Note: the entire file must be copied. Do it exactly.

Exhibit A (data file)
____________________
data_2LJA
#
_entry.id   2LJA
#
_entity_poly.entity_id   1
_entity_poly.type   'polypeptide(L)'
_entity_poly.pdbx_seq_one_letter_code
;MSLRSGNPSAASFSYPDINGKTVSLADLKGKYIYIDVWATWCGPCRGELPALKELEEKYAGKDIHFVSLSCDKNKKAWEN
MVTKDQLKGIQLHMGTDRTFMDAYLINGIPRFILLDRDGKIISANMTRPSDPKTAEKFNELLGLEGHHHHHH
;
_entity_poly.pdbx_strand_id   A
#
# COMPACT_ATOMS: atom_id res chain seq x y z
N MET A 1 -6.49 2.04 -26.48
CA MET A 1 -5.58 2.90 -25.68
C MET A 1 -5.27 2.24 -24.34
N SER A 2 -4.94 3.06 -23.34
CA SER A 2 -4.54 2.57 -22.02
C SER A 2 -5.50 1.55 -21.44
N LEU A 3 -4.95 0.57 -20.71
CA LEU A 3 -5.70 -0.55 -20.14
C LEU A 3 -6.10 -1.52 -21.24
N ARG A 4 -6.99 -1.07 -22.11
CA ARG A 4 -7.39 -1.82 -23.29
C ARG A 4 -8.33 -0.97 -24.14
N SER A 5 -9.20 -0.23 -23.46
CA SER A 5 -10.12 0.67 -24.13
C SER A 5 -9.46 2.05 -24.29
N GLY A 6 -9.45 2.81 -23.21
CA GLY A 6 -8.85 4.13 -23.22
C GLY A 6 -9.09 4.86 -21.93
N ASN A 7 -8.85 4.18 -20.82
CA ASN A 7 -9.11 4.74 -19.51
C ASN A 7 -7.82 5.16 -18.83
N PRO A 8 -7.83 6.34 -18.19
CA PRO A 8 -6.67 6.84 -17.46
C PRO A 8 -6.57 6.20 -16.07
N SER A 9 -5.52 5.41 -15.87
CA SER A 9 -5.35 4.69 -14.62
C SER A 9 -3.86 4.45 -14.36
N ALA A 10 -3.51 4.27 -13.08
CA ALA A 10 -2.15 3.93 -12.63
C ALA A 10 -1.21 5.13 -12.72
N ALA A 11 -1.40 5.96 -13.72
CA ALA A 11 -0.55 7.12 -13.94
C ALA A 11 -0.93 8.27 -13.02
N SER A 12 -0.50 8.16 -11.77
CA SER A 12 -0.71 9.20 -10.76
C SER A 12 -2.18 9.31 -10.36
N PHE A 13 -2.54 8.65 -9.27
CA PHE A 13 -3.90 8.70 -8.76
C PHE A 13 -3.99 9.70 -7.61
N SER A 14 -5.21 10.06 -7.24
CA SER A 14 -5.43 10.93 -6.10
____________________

data_2LJA
#
_entry.id   2LJA
#
_entity_poly.entity_id   1
_entity_poly.type   'polypeptide(L)'
_entity_poly.pdbx_seq_one_letter_code
;MSLRSGNPSAASFSYPDINGKTVSLADLKGKYIYIDVWATWCGPCRGELPALKELEEKYAGKDIHFVSLSCDKNKKAWEN
MVTKDQLKGIQLHMGTDRTFMDAYLINGIPRFILLDRDGKIISANMTRPSDPKTAEKFNELLGLEGHHHHHH
;
_entity_poly.pdbx_strand_id   A
#
# COMPACT_ATOMS: atom_id res chain seq x y z
N MET A 1 -6.49 2.04 -26.48
CA MET A 1 -5.58 2.90 -25.68
C MET A 1 -5.27 2.24 -24.34
N SER A 2 -4.94 3.06 -23.34
CA SER A 2 -4.54 2.57 -22.02
C SER A 2 -5.50 1.55 -21.44
N LEU A 3 -4.95 0.57 -20.71
CA LEU A 3 -5.70 -0.55 -20.14
C LEU A 3 -6.10 -1.52 -21.24
N ARG A 4 -6.99 -1.07 -22.11
CA ARG A 4 -7.39 -1.82 -23.29
C ARG A 4 -8.33 -0.97 -24.14
N SER A 5 -9.20 -0.23 -23.46
CA SER A 5 -10.12 0.67 -24.13
C SER A 5 -9.46 2.05 -24.29
N GLY A 6 -9.45 2.81 -23.21
CA GLY A 6 -8.85 4.13 -23.22
C GLY A 6 -9.09 4.86 -21.93
N ASN A 7 -8.85 4.18 -20.82
CA ASN A 7 -9.11 4.74 -19.51
C ASN A 7 -7.82 5.16 -18.83
N PRO A 8 -7.83 6.34 -18.19
CA PRO A 8 -6.67 6.84 -17.46
C PRO A 8 -6.57 6.20 -16.07
N SER A 9 -5.52 5.41 -15.87
CA SER A 9 -5.35 4.69 -14.62
C SER A 9 -3.86 4.45 -14.36
N ALA A 10 -3.51 4.27 -13.08
CA ALA A 10 -2.15 3.93 -12.63
C ALA A 10 -1.21 5.13 -12.72
N ALA A 11 -1.40 5.96 -13.72
CA ALA A 11 -0.55 7.12 -13.94
C ALA A 11 -0.93 8.27 -13.02
N SER A 12 -0.50 8.16 -11.77
CA SER A 12 -0.71 9.20 -10.76
C SER A 12 -2.18 9.31 -10.36
N PHE A 13 -2.54 8.65 -9.27
CA PHE A 13 -3.90 8.70 -8.76
C PHE A 13 -3.99 9.70 -7.61
N SER A 14 -5.21 10.06 -7.24
CA SER A 14 -5.43 10.93 -6.10